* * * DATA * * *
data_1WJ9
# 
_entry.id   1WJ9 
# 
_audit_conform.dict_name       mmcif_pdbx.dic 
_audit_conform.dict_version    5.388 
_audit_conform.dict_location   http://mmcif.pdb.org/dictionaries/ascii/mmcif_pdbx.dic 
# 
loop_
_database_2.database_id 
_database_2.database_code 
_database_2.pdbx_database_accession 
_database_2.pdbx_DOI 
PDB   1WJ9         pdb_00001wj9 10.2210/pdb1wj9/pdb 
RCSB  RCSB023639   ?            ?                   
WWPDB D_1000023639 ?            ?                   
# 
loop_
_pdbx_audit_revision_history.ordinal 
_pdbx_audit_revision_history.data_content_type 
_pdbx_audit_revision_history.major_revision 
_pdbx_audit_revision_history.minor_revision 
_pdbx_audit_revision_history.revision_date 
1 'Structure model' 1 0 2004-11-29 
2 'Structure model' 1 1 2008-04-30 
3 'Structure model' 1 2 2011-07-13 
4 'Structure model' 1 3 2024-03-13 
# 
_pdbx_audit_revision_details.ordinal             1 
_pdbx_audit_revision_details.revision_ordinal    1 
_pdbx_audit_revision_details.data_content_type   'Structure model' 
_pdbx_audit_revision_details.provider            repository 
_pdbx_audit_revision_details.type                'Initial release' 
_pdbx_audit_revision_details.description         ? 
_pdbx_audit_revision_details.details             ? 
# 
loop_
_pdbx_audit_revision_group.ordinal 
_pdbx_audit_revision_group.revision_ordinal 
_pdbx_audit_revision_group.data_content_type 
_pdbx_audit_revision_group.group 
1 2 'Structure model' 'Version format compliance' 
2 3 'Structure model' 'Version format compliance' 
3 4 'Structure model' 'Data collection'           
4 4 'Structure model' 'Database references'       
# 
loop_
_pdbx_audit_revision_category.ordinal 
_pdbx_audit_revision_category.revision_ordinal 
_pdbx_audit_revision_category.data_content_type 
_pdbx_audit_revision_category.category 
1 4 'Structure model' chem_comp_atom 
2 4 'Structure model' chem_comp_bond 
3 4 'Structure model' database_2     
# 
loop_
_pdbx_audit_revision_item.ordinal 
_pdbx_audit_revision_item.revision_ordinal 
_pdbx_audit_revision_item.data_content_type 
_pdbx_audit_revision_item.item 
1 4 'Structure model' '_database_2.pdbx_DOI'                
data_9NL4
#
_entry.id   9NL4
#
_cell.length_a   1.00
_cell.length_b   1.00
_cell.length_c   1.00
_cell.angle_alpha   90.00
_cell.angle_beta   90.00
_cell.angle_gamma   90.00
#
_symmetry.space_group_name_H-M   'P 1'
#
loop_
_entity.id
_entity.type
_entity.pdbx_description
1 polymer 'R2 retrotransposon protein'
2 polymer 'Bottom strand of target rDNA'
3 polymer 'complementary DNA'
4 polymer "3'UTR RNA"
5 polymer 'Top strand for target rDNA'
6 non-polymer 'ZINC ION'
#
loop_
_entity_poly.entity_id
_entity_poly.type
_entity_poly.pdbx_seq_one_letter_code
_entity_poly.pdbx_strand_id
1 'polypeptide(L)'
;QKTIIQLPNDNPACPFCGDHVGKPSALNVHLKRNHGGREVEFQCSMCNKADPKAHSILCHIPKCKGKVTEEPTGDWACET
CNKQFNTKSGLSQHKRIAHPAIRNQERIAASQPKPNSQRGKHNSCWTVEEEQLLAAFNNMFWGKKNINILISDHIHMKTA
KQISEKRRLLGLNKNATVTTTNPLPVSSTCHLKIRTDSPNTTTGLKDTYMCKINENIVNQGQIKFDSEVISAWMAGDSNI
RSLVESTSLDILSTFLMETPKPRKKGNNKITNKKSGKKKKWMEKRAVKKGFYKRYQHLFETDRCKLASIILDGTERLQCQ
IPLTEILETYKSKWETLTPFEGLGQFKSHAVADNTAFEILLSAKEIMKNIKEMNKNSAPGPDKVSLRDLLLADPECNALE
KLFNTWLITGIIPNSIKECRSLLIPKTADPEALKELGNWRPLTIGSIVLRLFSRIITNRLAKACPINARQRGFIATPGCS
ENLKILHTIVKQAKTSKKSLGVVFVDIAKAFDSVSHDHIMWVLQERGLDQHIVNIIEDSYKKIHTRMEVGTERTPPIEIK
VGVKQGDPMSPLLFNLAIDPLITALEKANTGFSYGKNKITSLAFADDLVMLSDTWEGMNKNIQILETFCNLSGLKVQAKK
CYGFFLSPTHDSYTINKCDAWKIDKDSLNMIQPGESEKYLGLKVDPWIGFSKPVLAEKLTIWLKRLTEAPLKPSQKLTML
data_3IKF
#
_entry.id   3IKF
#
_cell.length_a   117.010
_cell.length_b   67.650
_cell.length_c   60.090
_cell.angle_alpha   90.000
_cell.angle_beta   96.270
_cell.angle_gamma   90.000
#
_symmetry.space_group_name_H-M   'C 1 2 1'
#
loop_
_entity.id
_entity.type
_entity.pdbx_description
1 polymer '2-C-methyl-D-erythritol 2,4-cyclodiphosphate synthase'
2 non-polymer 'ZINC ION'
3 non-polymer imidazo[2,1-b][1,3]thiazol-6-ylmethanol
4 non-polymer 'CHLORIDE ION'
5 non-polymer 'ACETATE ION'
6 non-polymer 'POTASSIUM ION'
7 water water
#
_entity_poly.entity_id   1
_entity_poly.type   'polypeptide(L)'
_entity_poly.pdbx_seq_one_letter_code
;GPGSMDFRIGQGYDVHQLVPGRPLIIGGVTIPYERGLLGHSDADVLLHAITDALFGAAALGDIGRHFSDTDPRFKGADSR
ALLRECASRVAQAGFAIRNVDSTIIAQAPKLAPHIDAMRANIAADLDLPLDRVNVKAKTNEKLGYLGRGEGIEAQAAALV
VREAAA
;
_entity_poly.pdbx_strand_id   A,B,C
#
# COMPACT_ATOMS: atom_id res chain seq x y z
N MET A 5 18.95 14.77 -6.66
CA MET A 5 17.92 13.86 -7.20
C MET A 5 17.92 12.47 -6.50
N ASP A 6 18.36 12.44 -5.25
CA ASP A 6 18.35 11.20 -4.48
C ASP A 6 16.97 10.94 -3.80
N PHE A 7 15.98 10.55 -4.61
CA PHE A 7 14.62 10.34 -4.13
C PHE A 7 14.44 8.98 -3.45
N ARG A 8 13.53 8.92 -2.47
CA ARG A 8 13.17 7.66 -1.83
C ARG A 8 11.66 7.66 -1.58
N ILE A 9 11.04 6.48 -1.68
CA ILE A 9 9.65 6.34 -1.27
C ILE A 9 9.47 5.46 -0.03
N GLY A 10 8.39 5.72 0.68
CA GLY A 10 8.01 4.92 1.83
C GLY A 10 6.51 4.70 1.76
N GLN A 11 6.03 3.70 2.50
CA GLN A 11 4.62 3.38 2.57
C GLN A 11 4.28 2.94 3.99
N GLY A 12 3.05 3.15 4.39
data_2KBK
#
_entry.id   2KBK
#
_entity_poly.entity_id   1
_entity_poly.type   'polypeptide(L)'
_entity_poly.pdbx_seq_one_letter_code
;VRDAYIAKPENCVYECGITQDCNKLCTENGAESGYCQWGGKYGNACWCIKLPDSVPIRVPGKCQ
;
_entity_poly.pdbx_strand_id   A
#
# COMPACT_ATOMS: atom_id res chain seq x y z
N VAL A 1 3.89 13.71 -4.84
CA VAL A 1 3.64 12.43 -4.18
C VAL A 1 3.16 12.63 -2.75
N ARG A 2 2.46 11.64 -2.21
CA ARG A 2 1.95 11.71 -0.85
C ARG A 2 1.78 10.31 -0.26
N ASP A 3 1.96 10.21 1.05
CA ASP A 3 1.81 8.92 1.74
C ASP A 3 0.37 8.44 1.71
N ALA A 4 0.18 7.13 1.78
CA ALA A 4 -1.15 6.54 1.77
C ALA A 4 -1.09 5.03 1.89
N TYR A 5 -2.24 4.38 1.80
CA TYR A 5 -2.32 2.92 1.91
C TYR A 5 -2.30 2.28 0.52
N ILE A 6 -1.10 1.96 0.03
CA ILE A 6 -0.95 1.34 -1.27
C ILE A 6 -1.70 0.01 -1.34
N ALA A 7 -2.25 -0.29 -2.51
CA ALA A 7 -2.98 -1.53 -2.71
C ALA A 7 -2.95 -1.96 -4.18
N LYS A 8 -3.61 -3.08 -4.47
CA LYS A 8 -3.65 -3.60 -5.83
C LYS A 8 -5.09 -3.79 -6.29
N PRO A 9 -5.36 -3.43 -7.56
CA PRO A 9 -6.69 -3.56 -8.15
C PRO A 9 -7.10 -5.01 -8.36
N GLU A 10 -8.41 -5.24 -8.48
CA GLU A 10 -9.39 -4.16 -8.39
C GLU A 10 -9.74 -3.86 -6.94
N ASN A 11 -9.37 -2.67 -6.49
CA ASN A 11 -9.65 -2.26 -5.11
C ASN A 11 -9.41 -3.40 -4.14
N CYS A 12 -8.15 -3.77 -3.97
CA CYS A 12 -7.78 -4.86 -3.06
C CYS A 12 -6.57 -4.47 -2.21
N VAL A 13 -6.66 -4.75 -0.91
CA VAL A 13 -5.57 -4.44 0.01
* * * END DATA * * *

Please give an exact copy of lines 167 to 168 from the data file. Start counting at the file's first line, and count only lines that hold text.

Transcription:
_entity_poly.pdbx_strand_id   A
#